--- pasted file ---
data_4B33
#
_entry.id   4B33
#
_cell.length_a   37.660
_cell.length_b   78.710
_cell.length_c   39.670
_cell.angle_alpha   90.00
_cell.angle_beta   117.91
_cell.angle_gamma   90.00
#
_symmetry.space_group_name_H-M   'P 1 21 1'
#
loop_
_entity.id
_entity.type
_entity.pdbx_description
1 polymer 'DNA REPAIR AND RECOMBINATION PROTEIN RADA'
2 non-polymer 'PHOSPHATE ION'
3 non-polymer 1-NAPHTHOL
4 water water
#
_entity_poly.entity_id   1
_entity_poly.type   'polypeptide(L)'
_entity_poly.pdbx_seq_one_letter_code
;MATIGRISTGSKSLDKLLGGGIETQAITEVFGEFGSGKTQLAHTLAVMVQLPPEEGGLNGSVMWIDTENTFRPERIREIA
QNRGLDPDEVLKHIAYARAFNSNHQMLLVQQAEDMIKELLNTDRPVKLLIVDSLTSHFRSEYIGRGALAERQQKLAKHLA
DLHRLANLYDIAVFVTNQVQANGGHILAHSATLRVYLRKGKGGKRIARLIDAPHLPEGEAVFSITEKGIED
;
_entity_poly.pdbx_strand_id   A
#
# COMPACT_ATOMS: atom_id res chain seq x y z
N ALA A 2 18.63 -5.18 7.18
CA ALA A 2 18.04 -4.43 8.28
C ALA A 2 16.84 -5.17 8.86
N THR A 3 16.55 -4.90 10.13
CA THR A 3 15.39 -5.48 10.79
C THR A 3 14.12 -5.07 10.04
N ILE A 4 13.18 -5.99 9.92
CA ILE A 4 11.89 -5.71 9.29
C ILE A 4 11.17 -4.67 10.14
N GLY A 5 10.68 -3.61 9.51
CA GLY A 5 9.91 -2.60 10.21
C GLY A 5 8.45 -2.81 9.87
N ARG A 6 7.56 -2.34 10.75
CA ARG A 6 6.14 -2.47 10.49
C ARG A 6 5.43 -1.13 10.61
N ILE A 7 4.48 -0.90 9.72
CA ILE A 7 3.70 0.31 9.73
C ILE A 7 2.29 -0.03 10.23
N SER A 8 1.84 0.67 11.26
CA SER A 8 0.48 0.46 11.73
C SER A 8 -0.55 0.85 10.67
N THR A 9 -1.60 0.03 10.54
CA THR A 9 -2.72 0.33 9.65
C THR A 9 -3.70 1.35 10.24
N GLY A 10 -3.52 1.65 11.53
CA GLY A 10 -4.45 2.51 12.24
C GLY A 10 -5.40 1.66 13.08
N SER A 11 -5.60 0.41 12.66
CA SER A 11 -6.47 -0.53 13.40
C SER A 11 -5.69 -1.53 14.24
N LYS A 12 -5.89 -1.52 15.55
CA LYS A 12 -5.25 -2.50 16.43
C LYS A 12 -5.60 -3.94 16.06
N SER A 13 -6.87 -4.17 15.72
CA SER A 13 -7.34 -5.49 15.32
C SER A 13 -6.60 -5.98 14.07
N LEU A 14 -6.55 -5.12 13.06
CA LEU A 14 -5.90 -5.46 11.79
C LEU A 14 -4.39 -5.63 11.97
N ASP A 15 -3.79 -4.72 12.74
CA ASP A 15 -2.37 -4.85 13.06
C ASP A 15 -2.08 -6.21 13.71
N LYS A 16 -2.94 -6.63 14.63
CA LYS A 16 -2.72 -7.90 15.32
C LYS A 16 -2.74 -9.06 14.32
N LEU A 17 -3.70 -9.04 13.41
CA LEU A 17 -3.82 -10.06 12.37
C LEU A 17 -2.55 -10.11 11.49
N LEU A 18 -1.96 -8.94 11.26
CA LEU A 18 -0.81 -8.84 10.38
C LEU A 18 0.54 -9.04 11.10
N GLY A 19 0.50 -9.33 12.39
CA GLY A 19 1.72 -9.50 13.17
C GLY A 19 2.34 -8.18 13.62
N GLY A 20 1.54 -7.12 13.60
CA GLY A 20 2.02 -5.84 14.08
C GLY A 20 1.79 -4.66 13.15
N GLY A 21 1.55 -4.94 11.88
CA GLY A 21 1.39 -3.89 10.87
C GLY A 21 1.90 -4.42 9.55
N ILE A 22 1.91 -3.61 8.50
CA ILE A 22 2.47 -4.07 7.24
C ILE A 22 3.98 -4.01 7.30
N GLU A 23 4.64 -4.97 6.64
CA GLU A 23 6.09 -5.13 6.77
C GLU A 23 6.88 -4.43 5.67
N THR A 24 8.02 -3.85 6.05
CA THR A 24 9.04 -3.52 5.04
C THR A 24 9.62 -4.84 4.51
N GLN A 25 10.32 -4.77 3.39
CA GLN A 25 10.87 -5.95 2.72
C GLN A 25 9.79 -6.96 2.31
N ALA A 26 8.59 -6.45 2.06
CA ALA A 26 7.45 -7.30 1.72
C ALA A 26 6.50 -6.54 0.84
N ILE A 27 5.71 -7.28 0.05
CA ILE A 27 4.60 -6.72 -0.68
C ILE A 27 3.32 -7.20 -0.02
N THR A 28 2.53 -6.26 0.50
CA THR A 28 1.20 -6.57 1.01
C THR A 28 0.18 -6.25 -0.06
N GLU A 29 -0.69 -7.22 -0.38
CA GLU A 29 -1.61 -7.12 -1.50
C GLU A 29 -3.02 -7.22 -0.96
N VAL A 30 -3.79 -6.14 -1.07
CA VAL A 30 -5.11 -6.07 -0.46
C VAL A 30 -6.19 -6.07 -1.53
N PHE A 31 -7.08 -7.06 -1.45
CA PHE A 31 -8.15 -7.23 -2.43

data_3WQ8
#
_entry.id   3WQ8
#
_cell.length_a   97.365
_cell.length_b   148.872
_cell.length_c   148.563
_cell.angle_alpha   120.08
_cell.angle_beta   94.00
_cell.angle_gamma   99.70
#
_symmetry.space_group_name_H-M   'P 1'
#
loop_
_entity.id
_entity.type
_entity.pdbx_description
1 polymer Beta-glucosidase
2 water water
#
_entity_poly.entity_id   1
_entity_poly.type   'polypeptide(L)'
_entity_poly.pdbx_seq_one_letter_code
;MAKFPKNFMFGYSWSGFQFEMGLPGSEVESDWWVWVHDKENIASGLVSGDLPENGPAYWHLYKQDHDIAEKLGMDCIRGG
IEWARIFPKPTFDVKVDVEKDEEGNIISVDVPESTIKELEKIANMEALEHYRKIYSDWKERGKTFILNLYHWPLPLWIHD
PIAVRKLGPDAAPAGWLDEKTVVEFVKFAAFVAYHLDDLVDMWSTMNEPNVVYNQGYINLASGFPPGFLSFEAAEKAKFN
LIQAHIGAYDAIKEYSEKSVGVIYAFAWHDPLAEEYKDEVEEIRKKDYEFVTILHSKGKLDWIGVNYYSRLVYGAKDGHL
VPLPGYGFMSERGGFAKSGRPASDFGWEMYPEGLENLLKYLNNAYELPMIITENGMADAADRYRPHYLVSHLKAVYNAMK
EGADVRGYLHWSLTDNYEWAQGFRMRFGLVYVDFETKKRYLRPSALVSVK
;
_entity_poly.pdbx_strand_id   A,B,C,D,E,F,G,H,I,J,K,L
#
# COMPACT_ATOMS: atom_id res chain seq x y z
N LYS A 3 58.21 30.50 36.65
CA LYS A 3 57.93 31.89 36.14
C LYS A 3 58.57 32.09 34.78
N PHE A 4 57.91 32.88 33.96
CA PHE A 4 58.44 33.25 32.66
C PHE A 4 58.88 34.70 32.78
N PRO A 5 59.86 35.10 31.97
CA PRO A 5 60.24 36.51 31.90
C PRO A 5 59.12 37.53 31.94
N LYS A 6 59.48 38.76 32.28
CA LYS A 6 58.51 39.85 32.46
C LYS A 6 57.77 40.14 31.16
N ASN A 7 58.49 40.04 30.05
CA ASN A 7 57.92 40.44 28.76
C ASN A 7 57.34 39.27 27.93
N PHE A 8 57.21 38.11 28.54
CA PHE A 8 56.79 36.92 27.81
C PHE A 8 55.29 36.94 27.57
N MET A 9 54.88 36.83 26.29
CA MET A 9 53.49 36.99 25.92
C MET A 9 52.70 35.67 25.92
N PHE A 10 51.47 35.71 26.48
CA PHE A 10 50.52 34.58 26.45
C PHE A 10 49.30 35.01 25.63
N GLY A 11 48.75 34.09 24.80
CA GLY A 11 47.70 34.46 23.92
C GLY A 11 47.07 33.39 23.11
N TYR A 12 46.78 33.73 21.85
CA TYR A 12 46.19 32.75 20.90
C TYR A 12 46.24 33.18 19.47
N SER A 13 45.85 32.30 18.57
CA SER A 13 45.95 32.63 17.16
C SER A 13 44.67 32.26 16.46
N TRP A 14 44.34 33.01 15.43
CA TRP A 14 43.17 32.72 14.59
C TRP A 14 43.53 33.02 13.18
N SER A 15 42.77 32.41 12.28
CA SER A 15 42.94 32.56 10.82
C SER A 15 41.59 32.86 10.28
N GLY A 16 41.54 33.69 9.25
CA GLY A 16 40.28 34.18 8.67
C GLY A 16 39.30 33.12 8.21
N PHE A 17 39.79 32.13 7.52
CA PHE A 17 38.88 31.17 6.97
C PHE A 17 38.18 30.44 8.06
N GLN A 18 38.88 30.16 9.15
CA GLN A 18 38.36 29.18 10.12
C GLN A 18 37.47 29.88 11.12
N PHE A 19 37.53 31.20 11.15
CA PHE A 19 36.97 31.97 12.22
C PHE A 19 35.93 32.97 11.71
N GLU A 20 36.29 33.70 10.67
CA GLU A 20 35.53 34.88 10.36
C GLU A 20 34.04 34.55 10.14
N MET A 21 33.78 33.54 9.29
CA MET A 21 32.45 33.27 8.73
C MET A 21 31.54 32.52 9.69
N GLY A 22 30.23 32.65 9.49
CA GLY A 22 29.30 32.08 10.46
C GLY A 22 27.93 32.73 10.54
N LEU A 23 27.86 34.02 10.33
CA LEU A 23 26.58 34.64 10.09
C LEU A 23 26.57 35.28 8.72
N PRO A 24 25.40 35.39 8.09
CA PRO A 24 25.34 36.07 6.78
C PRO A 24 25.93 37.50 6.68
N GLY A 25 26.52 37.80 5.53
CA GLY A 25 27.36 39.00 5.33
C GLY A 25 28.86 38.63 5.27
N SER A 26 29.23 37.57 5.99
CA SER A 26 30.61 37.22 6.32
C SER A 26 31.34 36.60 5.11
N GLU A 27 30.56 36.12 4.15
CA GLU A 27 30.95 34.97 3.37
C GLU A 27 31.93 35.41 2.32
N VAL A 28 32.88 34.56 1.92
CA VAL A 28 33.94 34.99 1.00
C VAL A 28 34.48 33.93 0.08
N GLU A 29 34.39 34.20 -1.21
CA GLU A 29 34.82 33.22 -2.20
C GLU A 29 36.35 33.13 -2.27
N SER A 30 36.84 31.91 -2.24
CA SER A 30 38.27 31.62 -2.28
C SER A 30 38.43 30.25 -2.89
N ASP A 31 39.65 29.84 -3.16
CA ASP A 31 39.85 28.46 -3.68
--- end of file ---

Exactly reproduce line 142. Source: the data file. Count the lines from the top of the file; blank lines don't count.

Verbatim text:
_entity_poly.entity_id   1